More to Eagles than that new field
Just as big as that new 360x160 red rug which, to paraphrase Coach Lebowski, really ties the campus together at Eastern Washington was the unspoken doubt advancing Saturday’s showdown with Montana.
Undertow, you might say, in the ocean of delirium and tsunami of marketeering these past several months.
And the doubt was this: What happens if you lose an all-or-nothing game in September?
Yes, mathematically two entire months of football remain, and the loser now may be later to win, to paraphrase Coach Dylan. But emotionally, the Eagles could hardly have had more invested than they did in this latest exercise in measuring themselves against the uber program of medium-boy football.
There was the new red turf, of course, and the hardball ticket policy meant to ratchet down – and get under the skin of – the waves of Montanans who have made Eastern’s stadium their own in the past. And there was the new red turf, and the fact that they’d sent the last senior class out without having beaten the Grizzlies – and being desperate not to do it again. There was also the new red turf, and what promised to be the biggest Cheney crowd in the program’s history – would you believe 6,400 season-ticket holders this year? – and this being the Big Sky Conference opener and all.
And did you hear? They installed red turf out there. It’s really … uh, red.
So having bet it all on the red, surely the Eagles understood that they were setting themselves up for a terrible anti-climax if the Grizzlies got over on them again.
“New turf doesn’t much matter,” acknowledged Eagles safety Matt Johnson, “if you lose that first game on it.”
Well, it may be an anti-climax, anyway. Concocting an encore – this year or beyond – to Saturday’s volcanic spectacle and the 36-27 victory over the uncharacteristically error-prone and undisciplined Grizzlies is probably more than heaven will allow, to paraphrase Coach Springsteen.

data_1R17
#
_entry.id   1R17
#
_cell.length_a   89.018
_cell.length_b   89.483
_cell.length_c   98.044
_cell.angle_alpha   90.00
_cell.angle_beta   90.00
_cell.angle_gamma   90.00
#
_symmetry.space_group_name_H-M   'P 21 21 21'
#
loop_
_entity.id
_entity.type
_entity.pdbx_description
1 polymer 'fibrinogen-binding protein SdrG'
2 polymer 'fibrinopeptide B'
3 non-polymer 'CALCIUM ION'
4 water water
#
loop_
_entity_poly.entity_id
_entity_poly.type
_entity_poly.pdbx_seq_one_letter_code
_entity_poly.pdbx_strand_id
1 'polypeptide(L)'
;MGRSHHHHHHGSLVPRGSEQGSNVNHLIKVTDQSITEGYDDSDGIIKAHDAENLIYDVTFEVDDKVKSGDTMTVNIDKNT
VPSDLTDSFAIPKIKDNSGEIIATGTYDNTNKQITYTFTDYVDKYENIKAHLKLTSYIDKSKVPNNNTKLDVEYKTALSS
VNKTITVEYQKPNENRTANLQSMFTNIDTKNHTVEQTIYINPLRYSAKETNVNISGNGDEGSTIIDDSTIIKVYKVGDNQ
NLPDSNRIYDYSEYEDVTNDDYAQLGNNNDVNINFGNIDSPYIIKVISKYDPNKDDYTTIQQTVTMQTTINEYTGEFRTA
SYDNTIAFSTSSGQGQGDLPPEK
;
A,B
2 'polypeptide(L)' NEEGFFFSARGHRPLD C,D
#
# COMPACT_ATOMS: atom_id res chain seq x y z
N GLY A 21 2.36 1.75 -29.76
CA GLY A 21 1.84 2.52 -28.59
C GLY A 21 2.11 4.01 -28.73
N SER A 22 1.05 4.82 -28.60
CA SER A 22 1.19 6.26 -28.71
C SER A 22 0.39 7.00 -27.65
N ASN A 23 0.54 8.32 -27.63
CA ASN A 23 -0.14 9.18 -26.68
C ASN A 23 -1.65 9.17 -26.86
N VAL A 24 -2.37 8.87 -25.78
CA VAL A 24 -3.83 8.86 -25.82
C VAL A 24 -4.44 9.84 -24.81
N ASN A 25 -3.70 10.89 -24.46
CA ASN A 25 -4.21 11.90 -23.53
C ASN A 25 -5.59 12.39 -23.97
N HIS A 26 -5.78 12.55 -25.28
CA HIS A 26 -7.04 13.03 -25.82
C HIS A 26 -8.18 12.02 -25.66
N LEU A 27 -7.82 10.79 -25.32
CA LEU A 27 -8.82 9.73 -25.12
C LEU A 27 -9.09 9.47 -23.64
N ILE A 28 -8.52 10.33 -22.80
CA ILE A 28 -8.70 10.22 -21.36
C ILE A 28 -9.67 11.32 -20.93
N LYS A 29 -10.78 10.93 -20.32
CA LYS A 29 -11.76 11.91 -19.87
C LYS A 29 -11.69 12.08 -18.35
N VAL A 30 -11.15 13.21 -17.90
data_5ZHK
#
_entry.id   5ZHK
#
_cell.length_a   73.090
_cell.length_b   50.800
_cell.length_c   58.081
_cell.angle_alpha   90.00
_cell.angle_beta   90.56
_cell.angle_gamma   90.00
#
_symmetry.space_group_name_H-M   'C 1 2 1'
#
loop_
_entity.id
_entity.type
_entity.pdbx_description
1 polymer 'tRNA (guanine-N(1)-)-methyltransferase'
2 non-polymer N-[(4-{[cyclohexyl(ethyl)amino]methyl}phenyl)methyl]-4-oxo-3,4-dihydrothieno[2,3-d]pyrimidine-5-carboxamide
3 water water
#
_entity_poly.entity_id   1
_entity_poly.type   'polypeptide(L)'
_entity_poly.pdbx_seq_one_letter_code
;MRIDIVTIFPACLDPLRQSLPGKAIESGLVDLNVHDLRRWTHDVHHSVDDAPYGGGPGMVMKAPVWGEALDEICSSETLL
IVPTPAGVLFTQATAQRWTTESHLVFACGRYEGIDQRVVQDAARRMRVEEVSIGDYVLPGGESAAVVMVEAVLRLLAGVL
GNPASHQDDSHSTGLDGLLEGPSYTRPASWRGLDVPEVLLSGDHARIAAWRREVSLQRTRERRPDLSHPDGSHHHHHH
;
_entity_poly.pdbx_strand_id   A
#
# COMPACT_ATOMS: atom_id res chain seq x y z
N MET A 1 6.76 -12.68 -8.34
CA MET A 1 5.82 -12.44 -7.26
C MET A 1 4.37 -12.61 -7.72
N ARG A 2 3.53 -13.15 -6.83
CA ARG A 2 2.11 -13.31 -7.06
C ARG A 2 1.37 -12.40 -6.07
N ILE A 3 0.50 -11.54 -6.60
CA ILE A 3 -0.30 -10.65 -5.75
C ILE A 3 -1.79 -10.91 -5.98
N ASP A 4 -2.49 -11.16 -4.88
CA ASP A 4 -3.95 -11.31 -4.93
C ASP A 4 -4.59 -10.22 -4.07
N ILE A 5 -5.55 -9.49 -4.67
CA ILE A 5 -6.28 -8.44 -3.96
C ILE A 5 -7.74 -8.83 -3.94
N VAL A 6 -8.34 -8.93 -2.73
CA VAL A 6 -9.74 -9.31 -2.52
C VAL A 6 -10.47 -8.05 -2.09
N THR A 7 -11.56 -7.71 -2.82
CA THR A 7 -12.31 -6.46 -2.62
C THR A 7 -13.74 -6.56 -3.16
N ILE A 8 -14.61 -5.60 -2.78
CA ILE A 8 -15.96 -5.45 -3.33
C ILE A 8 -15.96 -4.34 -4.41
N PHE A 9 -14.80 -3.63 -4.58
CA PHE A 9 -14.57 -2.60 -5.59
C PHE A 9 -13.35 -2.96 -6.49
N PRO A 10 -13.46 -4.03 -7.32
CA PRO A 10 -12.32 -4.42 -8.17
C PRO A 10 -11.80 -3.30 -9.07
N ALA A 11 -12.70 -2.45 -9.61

In front of 11,702 – most of whom seemed to be standing three-deep on the EWU sideline – the Eagles spotted the Grizzlies a two-touchdown lead, then forced six UM turnovers and marched smartly down the field in the last minute and half for the winning field goal. Dubiously, the Grizzlies were awarded an “untimed” last chance at Hail Mary after fans spilled onto the field before the referees were ready to depart, but Tyler Jolley stripped the ball before quarterback Justin Roper could pull the trigger, and Renard Williams rumbled to the end zone for six so-there points – the cherry on the sundae.
The Grizzlies thus went home losers of two in a row for the first time in five years – and with a harsh postgame blistering from new coach Robin Pflugrad ringing in their ears. They were undone largely by issues of their own making – carelessness with the ball, brain cramps on special teams, senseless penalties, and second-guessable play calling.
A slow-developing sweep a yard away from the winning touchdown? Really?
To this salad the Eagles added a sprinkle of salty defense – and a big dash of Taiwan Jones. The junior running back ran for a career high 221 yards – including 13 on a third-and-10 crossroads on that final drive.
“He’s so special,” said Pflugrad. “I don’t know when I’ve seen a guy who can dominate a game like that. We didn’t tackle him very well, but in hindsight I don’t know if you can tackle him well. He just has a knack of making you miss and won’t go down even after contact.”
When Eastern was struggling with its rhythm early, it was easy to holler for coach Beau Baldwin to get the ball to Jones more. But the game goes 60 minutes, and there’s method in meting out those touches – like not having your meal ticket broken in half. Indeed, one thing you haven’t always seen in these yearly crusades by Eastern is a smarter approach than the Grizzlies; it was more than evident Saturday.
“They’ve changed their offense and we felt we matched up better with them this year than in some games in the past,” said Johnson, who made both Eastern picks and forced a fumble. “They try and spread you out now, so we were able to better use our speed and not have to worry so much about their power game.”
A junior, Johnson will have yet another shot at Montana next year, but he and his classmates stressed how gratifying it was to get the Eastern seniors their lone win over the Grizzlies – which only served to underscore how much it hurt to send out the 2009 class with an oh-fer.
“It bothers you,” admitted Johnson. “Every game is important, but in the weight room when you’re talking in the offseason, this is the one you’re pointing toward. You can’t make it your whole season, but it’s definitely the one you think about.”
Like the new rug, it’s the game that can tie the season together. Maybe that’s the encore the Eagles have in mind.